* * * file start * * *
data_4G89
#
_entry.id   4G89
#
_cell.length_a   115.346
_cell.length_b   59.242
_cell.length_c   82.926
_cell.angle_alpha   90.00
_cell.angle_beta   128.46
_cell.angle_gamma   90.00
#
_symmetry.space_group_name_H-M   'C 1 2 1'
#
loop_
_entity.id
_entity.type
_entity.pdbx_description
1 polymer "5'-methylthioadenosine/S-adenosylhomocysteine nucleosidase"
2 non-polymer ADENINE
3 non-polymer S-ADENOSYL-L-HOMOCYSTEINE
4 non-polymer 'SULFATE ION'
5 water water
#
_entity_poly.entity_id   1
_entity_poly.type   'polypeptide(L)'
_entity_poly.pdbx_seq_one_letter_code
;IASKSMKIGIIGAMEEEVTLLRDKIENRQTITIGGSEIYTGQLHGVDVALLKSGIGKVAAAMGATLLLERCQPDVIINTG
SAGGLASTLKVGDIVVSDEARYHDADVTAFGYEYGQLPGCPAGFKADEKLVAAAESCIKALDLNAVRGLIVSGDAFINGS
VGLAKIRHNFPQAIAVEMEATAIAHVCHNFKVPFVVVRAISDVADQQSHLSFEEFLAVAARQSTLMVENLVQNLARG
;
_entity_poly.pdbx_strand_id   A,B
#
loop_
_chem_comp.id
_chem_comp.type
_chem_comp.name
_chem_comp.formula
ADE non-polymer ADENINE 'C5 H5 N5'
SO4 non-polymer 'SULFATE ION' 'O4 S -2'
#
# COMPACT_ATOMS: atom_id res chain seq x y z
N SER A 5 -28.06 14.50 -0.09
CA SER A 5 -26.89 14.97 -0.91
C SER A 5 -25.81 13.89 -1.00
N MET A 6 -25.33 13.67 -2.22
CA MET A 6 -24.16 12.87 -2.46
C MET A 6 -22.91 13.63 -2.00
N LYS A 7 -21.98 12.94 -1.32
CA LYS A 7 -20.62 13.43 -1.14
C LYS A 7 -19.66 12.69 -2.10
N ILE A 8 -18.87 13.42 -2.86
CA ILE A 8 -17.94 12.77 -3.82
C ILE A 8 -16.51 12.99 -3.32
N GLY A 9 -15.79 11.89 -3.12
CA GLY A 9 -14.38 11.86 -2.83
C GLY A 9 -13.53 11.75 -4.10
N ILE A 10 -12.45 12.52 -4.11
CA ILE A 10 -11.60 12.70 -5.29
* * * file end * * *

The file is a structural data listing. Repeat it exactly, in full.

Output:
data_4G89
#
_entry.id   4G89
#
_cell.length_a   115.346
_cell.length_b   59.242
_cell.length_c   82.926
_cell.angle_alpha   90.00
_cell.angle_beta   128.46
_cell.angle_gamma   90.00
#
_symmetry.space_group_name_H-M   'C 1 2 1'
#
loop_
_entity.id
_entity.type
_entity.pdbx_description
1 polymer "5'-methylthioadenosine/S-adenosylhomocysteine nucleosidase"
2 non-polymer ADENINE
3 non-polymer S-ADENOSYL-L-HOMOCYSTEINE
4 non-polymer 'SULFATE ION'
5 water water
#
_entity_poly.entity_id   1
_entity_poly.type   'polypeptide(L)'
_entity_poly.pdbx_seq_one_letter_code
;IASKSMKIGIIGAMEEEVTLLRDKIENRQTITIGGSEIYTGQLHGVDVALLKSGIGKVAAAMGATLLLERCQPDVIINTG
SAGGLASTLKVGDIVVSDEARYHDADVTAFGYEYGQLPGCPAGFKADEKLVAAAESCIKALDLNAVRGLIVSGDAFINGS
VGLAKIRHNFPQAIAVEMEATAIAHVCHNFKVPFVVVRAISDVADQQSHLSFEEFLAVAARQSTLMVENLVQNLARG
;
_entity_poly.pdbx_strand_id   A,B
#
loop_
_chem_comp.id
_chem_comp.type
_chem_comp.name
_chem_comp.formula
ADE non-polymer ADENINE 'C5 H5 N5'
SO4 non-polymer 'SULFATE ION' 'O4 S -2'
#
# COMPACT_ATOMS: atom_id res chain seq x y z
N SER A 5 -28.06 14.50 -0.09
CA SER A 5 -26.89 14.97 -0.91
C SER A 5 -25.81 13.89 -1.00
N MET A 6 -25.33 13.67 -2.22
CA MET A 6 -24.16 12.87 -2.46
C MET A 6 -22.91 13.63 -2.00
N LYS A 7 -21.98 12.94 -1.32
CA LYS A 7 -20.62 13.43 -1.14
C LYS A 7 -19.66 12.69 -2.10
N ILE A 8 -18.87 13.42 -2.86
CA ILE A 8 -17.94 12.77 -3.82
C ILE A 8 -16.51 12.99 -3.32
N GLY A 9 -15.79 11.89 -3.12
CA GLY A 9 -14.38 11.86 -2.83
C GLY A 9 -13.53 11.75 -4.10
N ILE A 10 -12.45 12.52 -4.11
CA ILE A 10 -11.60 12.70 -5.29